In recent years oil and natural gas production from the nation’s shale and tight rock regions has been described as “unconventional,” largely to differentiate it from the more common oil and gas production methods that have reigned for many decades.
Conventional has meant drilling wells where oil or gas, aided by natural pressure and high rock permeability, flows to the wellbore with little or no stimulation. It’s an approach that’s been evolving and improving since Col. Drake drilled in Titusville a century-and-a-half ago.
Unconventional production, meanwhile, refers to innovative methods of oil and gas extraction that use different techniques. These usually combine horizontal drilling with hydraulic fracturing in formations with low permeability to create pathways for trapped oil and gas to flow.
The innovation and imagination at play in unconventional energy production has proved to be one of the great technological marvels of our age. As a consequence of shale energy’s disruptive success, the term unconventional production seems increasingly to be describing the new conventional. Indeed, it has become relatively mainstream in the United States in less than a decade.
There has been no better evidence of that fact than in a recent “Today in Energy” feature from the U.S. Energy Information Administration.
According to EIA, in 2013 natural gas from shale provided the largest share of the country’s natural gas supply – 40 percent of total natural gas production. At some point late last year, shale gas production actually surpassed production from non-shale natural gas wells. Coincidentally, these new supplies from shale have enabled the United States to become the world’s leading natural gas producer.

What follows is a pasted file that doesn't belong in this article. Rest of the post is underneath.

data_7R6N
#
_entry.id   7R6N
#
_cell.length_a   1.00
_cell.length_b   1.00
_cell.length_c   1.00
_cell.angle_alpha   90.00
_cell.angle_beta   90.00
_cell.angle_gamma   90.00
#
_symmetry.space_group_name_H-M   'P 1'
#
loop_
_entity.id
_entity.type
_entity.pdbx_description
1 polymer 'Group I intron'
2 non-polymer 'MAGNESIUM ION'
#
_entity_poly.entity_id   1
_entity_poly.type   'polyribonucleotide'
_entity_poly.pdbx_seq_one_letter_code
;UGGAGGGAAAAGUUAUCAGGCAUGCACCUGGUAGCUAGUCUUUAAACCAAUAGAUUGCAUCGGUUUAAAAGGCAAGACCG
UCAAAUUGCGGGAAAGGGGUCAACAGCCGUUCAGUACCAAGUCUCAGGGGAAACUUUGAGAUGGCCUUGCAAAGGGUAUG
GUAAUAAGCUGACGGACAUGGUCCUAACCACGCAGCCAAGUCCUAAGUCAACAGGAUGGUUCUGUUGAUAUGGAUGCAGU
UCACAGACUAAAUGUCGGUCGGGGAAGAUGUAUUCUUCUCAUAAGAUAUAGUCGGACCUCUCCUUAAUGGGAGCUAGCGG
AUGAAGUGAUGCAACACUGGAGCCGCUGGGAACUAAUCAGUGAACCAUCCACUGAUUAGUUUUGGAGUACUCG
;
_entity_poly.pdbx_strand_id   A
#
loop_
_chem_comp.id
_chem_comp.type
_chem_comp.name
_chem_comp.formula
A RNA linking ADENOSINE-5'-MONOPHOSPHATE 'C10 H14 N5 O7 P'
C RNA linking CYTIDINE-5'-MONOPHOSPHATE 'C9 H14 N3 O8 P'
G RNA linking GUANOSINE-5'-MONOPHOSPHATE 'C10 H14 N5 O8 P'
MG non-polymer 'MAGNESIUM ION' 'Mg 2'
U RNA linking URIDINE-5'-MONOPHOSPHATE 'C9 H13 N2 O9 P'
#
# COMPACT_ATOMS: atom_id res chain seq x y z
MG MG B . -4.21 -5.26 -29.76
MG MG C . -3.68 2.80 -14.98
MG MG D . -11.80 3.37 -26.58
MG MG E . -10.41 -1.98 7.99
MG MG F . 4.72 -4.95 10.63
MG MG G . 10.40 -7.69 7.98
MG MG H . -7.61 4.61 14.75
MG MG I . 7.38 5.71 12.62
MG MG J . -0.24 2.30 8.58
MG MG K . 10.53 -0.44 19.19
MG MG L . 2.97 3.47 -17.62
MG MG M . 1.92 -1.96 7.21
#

That’s extraordinary, something nobody could have imagined happening as recently as a decade ago.
Given the huge volumes of oil and natural gas being brought online from America’s shale plays, I’d say it might be about time to retire the term “unconventional.”
As with any form of energy production, there are risks that must be managed. In the case of shale energy development, that means things like constructing wells properly to protect groundwater, disclosing the content of fluids used in hydraulic fracturing, improving systems to limit leaks of methane, and addressing concerns about water use.
Our industry is taking such steps. We have registered significant improvements in each area since the unconventional energy revolution began in earnest a decade ago. And we’ll continue seeking improvements as shale energy fuels more and more of America’s economy.